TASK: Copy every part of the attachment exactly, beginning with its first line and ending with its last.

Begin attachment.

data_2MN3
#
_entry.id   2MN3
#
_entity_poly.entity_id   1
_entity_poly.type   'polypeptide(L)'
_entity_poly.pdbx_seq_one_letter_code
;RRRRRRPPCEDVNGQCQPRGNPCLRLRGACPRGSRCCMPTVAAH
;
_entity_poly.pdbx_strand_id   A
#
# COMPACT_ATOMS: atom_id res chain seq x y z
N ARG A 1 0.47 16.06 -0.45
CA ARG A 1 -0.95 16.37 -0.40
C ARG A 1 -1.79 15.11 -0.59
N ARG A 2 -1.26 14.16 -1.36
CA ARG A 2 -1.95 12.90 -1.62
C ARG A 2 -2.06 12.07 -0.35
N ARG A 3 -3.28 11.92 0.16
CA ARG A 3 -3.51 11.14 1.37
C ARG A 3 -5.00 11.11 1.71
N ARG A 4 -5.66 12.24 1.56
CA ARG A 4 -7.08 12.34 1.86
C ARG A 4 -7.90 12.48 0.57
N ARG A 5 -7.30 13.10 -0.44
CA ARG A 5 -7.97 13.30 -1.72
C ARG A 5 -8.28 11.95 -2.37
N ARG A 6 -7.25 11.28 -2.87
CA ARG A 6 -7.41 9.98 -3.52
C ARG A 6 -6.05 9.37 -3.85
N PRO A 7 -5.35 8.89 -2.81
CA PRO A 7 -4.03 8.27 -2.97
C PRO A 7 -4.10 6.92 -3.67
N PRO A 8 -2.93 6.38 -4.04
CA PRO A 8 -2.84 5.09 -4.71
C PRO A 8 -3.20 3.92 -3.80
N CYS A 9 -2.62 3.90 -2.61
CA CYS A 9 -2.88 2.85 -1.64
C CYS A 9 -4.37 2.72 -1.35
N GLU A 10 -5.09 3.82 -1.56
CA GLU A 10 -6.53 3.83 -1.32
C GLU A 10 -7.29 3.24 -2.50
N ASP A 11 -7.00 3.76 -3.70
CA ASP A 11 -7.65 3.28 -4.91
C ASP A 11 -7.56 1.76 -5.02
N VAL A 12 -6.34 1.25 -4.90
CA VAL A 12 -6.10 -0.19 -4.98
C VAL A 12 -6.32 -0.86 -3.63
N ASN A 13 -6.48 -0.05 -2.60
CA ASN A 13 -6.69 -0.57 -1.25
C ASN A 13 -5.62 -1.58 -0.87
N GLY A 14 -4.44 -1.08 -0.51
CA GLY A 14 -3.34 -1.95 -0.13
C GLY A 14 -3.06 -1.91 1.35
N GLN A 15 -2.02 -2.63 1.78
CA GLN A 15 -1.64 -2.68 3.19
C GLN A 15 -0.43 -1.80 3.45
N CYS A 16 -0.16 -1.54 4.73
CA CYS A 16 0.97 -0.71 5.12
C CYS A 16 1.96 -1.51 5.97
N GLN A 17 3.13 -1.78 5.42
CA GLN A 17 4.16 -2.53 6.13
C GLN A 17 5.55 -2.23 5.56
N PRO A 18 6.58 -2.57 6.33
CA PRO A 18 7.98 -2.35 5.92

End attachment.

data_2MN3
#
_entry.id   2MN3
#
_entity_poly.entity_id   1
_entity_poly.type   'polypeptide(L)'
_entity_poly.pdbx_seq_one_letter_code
;RRRRRRPPCEDVNGQCQPRGNPCLRLRGACPRGSRCCMPTVAAH
;
_entity_poly.pdbx_strand_id   A
#
# COMPACT_ATOMS: atom_id res chain seq x y z
N ARG A 1 0.47 16.06 -0.45
CA ARG A 1 -0.95 16.37 -0.40
C ARG A 1 -1.79 15.11 -0.59
N ARG A 2 -1.26 14.16 -1.36
CA ARG A 2 -1.95 12.90 -1.62
C ARG A 2 -2.06 12.07 -0.35
N ARG A 3 -3.28 11.92 0.16
CA ARG A 3 -3.51 11.14 1.37
C ARG A 3 -5.00 11.11 1.71
N ARG A 4 -5.66 12.24 1.56
CA ARG A 4 -7.08 12.34 1.86
C ARG A 4 -7.90 12.48 0.57
N ARG A 5 -7.30 13.10 -0.44
CA ARG A 5 -7.97 13.30 -1.72
C ARG A 5 -8.28 11.95 -2.37
N ARG A 6 -7.25 11.28 -2.87
CA ARG A 6 -7.41 9.98 -3.52
C ARG A 6 -6.05 9.37 -3.85
N PRO A 7 -5.35 8.89 -2.81
CA PRO A 7 -4.03 8.27 -2.97
C PRO A 7 -4.10 6.92 -3.67
N PRO A 8 -2.93 6.38 -4.04
CA PRO A 8 -2.84 5.09 -4.71
C PRO A 8 -3.20 3.92 -3.80
N CYS A 9 -2.62 3.90 -2.61
CA CYS A 9 -2.88 2.85 -1.64
C CYS A 9 -4.37 2.72 -1.35
N GLU A 10 -5.09 3.82 -1.56
CA GLU A 10 -6.53 3.83 -1.32
C GLU A 10 -7.29 3.24 -2.50
N ASP A 11 -7.00 3.76 -3.70
CA ASP A 11 -7.65 3.28 -4.91
C ASP A 11 -7.56 1.76 -5.02
N VAL A 12 -6.34 1.25 -4.90
CA VAL A 12 -6.10 -0.19 -4.98
C VAL A 12 -6.32 -0.86 -3.63
N ASN A 13 -6.48 -0.05 -2.60
CA ASN A 13 -6.69 -0.57 -1.25
C ASN A 13 -5.62 -1.58 -0.87
N GLY A 14 -4.44 -1.08 -0.51
CA GLY A 14 -3.34 -1.95 -0.13
C GLY A 14 -3.06 -1.91 1.35
N GLN A 15 -2.02 -2.63 1.78
CA GLN A 15 -1.64 -2.68 3.19
C GLN A 15 -0.43 -1.80 3.45
N CYS A 16 -0.16 -1.54 4.73
CA CYS A 16 0.97 -0.71 5.12
C CYS A 16 1.96 -1.51 5.97
N GLN A 17 3.13 -1.78 5.42
CA GLN A 17 4.16 -2.53 6.13
C GLN A 17 5.55 -2.23 5.56
N PRO A 18 6.58 -2.57 6.33
CA PRO A 18 7.98 -2.35 5.92